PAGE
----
Nickel Metal Hydride batteries are about 20% lighter and 30% less voluminous than a NiCd pack of the same capacity. They have similar discharge and charge characteristics, but because of the higher energy density they are available in higher capacities than NiCd packs. Because NiMH is safe for disposal in the landfill while Nickle Cadmium is not, the metal hydride has almost completely replaced cadmium in most consumer batteries.

your post have been extremely infomative, i am trying to DIY a pack for my electric scooter for a 36V and around 5AH pack should it be 10S 2P? sorry if i am not clear, kinda a beginner myself. and BMS wise what kind should i use?

Motor: 36V 350W brushless motor. · Lithium Battery— The removable 36V 10AH Ion lithium battery, equipped with smart lithium battery charger can make you ride up to 32kms. And lithium battery could a…

Hi Sundaram, I’m not aware of many 18650 LiFePO4 cells, are you sure you are using that chemistry instead of standard lithium ion? Perhaps can you provide a little more detail about the specific cells you’re using?

Bigger is better! And I know a better way batteries should be made. I use 560 of the Panasonic 18650b battery cells with 3.4AH per cell, wich in the end gave me (7kwh battery ebike!), that’s more than 300+ miles battery range easy. And I’ve learned that these batteries can be assembled like Lego blocks instead and eliminate harmful heat from soldiering, and wastful glueing. The benefit is a battery pack that can have removable, repairable, and reconfigurable battery cells! Its called (battery blocs) patiented by Shawn McCarthy. Unfortunatly its not the cheap method and requires a 3d printer to make. It spaces the cells slightly apart for better air cooling. Mine are packed into 4 PVC tubes run either at 103.6v or 51.8v. I believe along with some experts that a BMS is not required and can cause battery cells to fail early!, and a proper set voltage monitor and regulator prevents over discharge damage and you need to a timer and monitor the cell voltages with cell monitors while charging. Cooling setup would be a pluse to extend life. That’s all for now, best luck to all battery builders.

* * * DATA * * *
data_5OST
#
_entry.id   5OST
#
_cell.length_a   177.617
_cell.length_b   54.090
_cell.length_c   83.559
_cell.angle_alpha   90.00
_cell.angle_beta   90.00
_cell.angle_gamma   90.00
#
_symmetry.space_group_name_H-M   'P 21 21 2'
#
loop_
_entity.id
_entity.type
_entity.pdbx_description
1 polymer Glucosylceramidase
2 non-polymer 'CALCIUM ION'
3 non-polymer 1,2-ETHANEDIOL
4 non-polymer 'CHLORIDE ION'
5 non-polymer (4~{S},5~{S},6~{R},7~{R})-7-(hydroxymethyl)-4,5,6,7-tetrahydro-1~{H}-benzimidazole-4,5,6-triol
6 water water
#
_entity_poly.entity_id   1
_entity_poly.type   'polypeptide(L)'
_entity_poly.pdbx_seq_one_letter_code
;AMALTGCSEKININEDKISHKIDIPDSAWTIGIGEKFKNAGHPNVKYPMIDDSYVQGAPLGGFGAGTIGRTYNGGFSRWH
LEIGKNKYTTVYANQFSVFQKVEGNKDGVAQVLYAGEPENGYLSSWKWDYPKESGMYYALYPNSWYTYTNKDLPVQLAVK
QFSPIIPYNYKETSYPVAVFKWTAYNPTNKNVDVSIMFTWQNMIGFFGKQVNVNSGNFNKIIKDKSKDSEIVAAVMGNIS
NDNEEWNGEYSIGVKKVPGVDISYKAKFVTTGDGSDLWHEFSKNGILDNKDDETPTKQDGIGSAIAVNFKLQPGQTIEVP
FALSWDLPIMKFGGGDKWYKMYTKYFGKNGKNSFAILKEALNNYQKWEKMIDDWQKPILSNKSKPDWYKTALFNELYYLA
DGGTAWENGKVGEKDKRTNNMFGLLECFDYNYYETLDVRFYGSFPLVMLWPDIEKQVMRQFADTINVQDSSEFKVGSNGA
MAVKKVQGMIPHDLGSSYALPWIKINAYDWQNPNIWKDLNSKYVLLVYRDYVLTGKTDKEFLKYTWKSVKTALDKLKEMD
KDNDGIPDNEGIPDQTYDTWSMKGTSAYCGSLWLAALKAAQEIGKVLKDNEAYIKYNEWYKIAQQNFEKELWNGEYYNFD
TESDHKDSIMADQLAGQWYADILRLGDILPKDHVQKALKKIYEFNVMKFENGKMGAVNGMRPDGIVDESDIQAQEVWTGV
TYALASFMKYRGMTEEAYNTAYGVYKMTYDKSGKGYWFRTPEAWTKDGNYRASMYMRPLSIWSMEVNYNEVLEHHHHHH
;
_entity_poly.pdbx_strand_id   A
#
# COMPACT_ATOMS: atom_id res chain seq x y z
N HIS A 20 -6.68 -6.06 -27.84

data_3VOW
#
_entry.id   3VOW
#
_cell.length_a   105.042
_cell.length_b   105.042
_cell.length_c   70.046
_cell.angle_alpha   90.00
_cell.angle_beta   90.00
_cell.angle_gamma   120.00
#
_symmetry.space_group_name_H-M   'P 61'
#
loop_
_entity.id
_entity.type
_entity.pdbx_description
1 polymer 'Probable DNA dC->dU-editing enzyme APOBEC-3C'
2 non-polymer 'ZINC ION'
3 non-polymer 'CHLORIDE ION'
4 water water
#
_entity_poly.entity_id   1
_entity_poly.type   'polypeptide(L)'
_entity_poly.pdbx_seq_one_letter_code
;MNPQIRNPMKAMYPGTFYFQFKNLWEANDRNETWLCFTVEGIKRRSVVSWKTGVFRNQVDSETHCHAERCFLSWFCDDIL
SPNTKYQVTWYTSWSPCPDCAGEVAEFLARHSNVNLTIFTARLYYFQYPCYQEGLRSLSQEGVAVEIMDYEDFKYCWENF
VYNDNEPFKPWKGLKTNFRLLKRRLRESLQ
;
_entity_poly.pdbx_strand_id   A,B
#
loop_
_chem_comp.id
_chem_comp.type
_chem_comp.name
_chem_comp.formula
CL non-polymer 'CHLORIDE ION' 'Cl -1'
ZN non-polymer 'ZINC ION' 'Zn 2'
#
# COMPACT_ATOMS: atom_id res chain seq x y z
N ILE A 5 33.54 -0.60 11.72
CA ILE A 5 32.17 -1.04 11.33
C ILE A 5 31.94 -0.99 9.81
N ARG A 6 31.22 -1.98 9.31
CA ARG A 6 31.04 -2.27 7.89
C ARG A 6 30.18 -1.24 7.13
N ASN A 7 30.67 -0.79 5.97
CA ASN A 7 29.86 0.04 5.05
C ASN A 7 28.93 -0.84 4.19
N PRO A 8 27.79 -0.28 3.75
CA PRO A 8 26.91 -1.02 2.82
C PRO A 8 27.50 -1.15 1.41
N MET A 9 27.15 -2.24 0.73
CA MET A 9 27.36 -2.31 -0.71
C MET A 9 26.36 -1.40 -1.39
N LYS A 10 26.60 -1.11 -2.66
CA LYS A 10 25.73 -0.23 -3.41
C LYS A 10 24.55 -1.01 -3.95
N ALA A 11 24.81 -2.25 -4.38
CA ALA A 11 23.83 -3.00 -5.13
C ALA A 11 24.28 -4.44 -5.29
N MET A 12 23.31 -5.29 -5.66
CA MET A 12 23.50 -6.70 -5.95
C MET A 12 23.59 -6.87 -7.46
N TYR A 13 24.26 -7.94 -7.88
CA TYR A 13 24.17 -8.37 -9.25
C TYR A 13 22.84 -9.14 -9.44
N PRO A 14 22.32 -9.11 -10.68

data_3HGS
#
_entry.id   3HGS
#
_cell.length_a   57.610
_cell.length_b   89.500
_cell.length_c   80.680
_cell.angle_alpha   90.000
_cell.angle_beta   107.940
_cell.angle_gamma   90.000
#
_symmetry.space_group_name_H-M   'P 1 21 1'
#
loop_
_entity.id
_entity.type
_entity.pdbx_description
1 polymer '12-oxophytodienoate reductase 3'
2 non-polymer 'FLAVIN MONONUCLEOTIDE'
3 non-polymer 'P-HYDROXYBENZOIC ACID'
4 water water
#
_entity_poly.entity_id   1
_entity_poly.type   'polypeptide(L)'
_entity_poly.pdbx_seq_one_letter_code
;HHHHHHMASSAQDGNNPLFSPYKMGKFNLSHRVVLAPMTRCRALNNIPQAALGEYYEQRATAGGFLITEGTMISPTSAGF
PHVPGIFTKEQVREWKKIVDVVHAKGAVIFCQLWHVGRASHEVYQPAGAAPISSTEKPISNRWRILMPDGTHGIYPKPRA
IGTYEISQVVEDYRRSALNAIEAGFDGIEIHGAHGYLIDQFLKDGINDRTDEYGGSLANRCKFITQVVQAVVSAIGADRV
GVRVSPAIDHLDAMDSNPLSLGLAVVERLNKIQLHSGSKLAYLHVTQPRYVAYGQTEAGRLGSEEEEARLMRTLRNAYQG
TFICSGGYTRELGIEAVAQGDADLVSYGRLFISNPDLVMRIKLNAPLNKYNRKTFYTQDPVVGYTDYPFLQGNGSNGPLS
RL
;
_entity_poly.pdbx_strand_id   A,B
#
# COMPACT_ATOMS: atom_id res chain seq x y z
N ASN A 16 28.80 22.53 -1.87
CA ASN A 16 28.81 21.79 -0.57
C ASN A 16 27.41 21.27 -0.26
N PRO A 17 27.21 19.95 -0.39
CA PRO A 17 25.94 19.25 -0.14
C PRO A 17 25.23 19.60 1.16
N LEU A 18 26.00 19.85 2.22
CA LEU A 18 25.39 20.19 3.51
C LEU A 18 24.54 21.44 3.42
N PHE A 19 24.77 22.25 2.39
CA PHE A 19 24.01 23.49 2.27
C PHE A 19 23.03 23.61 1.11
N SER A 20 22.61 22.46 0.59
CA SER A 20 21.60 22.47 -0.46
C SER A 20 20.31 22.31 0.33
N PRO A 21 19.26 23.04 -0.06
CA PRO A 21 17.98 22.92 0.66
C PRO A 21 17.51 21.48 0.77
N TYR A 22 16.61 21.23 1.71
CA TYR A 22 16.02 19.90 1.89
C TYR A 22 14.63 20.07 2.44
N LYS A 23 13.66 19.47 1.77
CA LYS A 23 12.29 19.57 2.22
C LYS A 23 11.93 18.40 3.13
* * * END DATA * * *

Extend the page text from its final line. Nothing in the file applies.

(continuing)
And if you don’t want to purchase my book (or you already have a lot of ebike knowledge), you can still support this site by simply clicking on this link before you shop on Aliexpress. Basically, that’s an affiliate link that shows Aliexpress that you came to them via my site. It doesn’t effect you at all, but if you make a purchase, this site will get a small percentage of the profit that Aliexpress makes. It’s a simple way to help support this site so I can pay the hosting and keep providing more free info (and to keep this site free of annoying ads). I have some of those affiliate links on a limited number of articles on my site. When I personally buy and test products that I find to be a combination of great quality and great prices, like these batteries, for example, I like to share them through those affiliate links. Again, it costs you nothing, but it allows me to keep cranking out more info and content for you guys!

When it comes to buying your cells, you might be able to find a local source, or you can order them straight from Asia. I prefer the second option, as you’ll usually get a much better price going straight to the source, even when paying for international shipping. One caveat though: do your best to ensure that your source sells genuine cells and not knock-offs. Do this by checking feedback and using a payment method that ensures you can get your money back if the product isn’t as described. For this reason, I like to buy my cells on Alibaba.com and AliExpress.com.

First off: the info you received about a the battery without a BMS blowing your controller is wrong. It’s always a good idea to use a BMS for safety reasons, but as long as the battery is balanced and fully charged, your controller has no idea if it has a BMS or not. All your controller cares about is if the voltage is correct, which as long as the battery is charged, then it presumably will be.